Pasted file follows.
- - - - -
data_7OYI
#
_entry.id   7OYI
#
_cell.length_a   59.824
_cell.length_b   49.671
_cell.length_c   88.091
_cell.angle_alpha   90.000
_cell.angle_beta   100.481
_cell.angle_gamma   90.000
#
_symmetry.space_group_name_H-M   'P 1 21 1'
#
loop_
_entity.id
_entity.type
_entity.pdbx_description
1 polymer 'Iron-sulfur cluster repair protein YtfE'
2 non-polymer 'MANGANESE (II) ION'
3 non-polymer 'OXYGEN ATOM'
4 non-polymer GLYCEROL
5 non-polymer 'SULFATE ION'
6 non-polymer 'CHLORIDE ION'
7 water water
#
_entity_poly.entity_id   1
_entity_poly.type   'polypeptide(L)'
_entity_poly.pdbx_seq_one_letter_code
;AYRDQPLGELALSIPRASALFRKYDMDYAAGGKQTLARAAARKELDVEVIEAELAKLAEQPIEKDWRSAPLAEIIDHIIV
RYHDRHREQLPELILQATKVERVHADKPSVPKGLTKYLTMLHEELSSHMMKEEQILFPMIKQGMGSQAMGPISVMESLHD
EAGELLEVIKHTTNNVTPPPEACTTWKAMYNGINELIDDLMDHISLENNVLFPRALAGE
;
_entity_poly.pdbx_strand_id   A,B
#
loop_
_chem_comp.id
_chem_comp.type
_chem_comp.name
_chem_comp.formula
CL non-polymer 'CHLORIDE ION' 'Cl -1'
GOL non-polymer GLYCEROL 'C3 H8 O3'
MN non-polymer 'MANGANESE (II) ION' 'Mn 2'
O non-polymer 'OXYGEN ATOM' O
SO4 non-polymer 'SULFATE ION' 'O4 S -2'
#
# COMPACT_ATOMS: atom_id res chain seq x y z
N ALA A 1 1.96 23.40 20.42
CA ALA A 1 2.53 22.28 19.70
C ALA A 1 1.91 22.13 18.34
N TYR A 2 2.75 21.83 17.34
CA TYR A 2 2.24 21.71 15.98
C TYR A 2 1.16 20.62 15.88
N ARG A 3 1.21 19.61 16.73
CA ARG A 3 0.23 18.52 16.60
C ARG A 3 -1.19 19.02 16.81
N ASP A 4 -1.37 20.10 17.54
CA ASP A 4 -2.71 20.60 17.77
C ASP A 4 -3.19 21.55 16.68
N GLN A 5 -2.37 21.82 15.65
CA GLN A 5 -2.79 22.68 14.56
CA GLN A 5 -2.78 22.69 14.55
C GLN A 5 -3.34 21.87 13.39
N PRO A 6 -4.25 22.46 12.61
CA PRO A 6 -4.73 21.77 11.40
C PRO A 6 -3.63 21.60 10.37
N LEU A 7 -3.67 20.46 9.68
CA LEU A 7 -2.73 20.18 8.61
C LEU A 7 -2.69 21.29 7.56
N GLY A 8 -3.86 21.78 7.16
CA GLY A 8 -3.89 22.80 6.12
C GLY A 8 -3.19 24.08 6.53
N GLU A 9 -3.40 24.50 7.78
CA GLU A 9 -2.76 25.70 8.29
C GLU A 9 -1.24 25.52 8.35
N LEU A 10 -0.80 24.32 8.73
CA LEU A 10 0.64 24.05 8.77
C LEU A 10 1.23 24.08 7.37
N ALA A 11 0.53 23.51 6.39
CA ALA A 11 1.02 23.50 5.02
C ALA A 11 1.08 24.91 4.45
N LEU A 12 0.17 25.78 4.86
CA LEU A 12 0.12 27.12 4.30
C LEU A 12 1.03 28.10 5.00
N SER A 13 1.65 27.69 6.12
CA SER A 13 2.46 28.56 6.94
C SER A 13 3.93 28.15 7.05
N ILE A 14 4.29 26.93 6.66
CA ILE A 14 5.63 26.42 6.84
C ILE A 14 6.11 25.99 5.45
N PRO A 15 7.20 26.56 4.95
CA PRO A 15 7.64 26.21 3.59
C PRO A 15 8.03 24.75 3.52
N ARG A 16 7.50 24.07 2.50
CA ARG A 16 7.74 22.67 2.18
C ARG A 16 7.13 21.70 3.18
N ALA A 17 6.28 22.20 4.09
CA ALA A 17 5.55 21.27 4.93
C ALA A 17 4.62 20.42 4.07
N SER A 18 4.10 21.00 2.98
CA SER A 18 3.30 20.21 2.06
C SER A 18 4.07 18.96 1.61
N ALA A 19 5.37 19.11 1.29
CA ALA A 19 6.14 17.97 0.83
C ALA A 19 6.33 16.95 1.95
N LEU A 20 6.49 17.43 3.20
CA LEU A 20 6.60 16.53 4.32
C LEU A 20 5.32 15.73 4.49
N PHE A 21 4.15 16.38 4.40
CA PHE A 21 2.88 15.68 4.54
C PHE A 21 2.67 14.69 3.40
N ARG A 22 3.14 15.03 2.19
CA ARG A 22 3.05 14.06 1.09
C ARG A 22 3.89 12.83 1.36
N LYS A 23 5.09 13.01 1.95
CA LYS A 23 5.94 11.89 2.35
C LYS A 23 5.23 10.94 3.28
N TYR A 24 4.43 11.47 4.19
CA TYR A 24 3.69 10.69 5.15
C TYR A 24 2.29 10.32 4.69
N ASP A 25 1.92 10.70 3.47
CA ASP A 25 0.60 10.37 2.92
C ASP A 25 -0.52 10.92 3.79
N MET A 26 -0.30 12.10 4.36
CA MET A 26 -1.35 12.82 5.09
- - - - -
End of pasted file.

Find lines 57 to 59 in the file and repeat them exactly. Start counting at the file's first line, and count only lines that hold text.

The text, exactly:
CA ASP A 4 -2.71 20.60 17.77
C ASP A 4 -3.19 21.55 16.68
N GLN A 5 -2.37 21.82 15.65